Social Strategist’s Guide to the Facebook Open Platform

Update: Welcome StumbleUpon-ers! If you find this article interesting and useful, be sure to read my followup, Facebook Platform and Google Security: Update Edition. You may also like my post on Social Networking Strategy for Web Services. I hope you’ll check out the rest of the blog and subscribe to my feed if you’re interested in reading more about online communications, the social web, and user experience. Enjoy!

If you haven’t heard about it yet, expect to soon. Expect to hear about it in the blogosphere, in magazines, in newspapers, at conferences, and if Facebook’s claims of widening … [Read the rest »]

Occasional Links: May 24th, 2007

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CAPTCHA with social entrepreneurship twist: reCAPTCHA – This service provides the usual CAPTCHA spam-protection, but adds on it by putting two words in the image instead of just one. One is a word the computer already knows, and the other is a word from a book being digitized. So while your visitors are helping you prevent spam, they’re taking an extra 1.5 seconds to help bring books into the digital age.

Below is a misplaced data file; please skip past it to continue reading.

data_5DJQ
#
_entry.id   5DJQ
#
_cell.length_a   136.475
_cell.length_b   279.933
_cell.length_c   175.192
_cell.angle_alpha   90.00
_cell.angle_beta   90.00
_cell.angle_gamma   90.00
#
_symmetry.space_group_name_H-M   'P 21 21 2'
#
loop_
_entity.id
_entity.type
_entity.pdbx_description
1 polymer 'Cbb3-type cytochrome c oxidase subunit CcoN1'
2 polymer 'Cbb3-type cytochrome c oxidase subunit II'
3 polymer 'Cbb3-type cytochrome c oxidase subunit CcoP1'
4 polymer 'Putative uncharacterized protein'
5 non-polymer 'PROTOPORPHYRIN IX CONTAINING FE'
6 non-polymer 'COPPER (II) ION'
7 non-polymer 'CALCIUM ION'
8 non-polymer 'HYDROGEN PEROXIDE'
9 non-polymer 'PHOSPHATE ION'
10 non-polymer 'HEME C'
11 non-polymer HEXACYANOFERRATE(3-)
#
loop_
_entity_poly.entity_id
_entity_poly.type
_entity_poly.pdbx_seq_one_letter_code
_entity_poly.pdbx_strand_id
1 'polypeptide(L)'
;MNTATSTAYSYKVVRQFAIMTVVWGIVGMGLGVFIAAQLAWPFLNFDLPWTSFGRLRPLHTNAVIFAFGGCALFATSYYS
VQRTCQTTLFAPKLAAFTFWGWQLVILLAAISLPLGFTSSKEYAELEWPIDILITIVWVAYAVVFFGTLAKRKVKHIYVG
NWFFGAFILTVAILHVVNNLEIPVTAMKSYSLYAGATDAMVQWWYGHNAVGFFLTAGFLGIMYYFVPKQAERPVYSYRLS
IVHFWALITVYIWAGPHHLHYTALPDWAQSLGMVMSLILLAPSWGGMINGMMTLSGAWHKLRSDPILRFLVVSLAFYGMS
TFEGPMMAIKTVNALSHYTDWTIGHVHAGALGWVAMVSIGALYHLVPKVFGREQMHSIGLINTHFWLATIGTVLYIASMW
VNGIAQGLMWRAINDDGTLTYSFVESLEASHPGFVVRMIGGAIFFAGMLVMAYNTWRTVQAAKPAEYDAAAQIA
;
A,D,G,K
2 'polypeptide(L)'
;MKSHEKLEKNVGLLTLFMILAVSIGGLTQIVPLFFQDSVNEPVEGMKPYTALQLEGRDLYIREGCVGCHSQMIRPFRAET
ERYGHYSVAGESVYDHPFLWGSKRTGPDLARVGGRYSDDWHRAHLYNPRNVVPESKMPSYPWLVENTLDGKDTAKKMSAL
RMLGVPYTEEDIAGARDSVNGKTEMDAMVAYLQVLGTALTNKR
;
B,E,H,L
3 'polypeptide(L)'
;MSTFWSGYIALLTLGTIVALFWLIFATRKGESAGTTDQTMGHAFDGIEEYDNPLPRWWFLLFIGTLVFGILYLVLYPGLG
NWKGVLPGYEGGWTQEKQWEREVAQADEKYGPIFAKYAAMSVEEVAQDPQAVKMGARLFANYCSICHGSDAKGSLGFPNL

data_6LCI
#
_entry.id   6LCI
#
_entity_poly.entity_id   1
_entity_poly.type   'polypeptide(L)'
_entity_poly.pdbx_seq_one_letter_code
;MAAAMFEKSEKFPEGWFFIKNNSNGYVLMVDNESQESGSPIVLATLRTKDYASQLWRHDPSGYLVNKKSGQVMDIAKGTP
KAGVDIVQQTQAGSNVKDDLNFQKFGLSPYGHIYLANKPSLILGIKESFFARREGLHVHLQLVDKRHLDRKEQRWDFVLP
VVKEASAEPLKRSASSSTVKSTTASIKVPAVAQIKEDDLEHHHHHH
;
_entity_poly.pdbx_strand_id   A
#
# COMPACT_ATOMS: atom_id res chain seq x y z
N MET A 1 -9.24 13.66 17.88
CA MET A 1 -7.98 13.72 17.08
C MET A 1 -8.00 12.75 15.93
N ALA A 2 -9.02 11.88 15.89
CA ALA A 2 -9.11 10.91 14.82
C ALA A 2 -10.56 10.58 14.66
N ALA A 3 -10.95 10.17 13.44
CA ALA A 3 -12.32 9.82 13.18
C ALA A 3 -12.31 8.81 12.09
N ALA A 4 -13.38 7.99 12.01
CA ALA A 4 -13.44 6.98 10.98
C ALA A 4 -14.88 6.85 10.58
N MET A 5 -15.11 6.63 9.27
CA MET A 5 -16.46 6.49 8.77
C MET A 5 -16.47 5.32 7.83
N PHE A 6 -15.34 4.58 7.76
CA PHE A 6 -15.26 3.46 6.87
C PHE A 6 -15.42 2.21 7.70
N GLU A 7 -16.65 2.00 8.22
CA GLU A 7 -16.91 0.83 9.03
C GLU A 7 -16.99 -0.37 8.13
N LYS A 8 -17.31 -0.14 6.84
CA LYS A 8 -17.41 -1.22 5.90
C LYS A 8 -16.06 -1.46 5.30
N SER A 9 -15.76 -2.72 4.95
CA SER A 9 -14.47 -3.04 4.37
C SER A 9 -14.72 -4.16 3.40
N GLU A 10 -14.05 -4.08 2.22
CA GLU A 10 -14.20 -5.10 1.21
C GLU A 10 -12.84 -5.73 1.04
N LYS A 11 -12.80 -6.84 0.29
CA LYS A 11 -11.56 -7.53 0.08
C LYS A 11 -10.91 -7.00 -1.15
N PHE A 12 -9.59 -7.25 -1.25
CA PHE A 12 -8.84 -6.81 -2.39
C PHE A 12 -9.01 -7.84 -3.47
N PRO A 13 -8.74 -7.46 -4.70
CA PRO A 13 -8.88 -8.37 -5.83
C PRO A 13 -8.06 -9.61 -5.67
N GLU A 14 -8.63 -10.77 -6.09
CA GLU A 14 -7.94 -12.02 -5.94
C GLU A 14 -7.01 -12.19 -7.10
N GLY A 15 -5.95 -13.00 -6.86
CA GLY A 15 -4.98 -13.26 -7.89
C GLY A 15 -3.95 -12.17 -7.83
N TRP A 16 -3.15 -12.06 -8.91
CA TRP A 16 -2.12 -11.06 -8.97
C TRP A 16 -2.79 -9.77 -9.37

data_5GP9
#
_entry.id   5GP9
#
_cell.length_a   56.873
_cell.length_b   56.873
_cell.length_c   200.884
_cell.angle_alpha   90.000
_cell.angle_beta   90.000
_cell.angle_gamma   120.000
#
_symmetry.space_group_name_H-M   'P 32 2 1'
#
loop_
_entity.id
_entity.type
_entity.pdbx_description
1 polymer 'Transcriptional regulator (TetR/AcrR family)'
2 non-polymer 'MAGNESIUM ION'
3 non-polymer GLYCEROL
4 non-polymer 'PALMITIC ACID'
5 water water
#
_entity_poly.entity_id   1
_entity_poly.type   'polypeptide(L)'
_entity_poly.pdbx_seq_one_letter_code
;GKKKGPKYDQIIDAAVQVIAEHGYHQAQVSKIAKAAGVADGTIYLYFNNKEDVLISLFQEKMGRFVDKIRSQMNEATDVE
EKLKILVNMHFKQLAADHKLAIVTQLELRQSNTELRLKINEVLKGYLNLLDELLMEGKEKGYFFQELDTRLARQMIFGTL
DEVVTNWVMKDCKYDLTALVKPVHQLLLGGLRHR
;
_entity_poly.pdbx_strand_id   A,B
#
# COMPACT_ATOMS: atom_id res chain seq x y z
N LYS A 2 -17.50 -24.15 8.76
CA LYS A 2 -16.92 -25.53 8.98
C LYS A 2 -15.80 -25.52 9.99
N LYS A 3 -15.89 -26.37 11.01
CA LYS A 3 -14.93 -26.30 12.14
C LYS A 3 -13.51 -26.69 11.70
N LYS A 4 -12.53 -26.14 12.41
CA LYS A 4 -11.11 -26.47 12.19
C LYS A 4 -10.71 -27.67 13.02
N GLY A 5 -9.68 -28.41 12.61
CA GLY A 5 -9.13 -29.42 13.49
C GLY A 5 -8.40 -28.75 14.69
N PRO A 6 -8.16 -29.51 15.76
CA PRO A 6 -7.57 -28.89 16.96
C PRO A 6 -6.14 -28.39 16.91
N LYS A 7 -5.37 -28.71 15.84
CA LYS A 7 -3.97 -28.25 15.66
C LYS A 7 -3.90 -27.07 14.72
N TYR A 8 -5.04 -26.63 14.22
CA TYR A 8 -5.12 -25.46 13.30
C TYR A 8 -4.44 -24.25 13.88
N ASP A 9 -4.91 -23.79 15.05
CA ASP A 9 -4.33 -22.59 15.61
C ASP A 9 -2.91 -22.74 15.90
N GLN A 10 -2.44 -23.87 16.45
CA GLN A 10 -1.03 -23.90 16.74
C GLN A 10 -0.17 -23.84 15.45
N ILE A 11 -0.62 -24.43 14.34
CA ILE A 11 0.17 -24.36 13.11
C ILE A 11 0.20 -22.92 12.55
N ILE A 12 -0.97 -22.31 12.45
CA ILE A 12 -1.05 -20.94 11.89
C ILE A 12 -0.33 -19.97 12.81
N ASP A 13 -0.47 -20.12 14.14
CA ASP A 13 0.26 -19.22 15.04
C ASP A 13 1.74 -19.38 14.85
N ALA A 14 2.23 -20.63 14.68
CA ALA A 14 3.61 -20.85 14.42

Luis von Ahn and myself estimated that about 60 million CAPTCHAs are solved every day. Assuming that each CAPTCHA takes 10 seconds to solve, this is over 160,000 human

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Google Enters the Security Market

“Google Security”: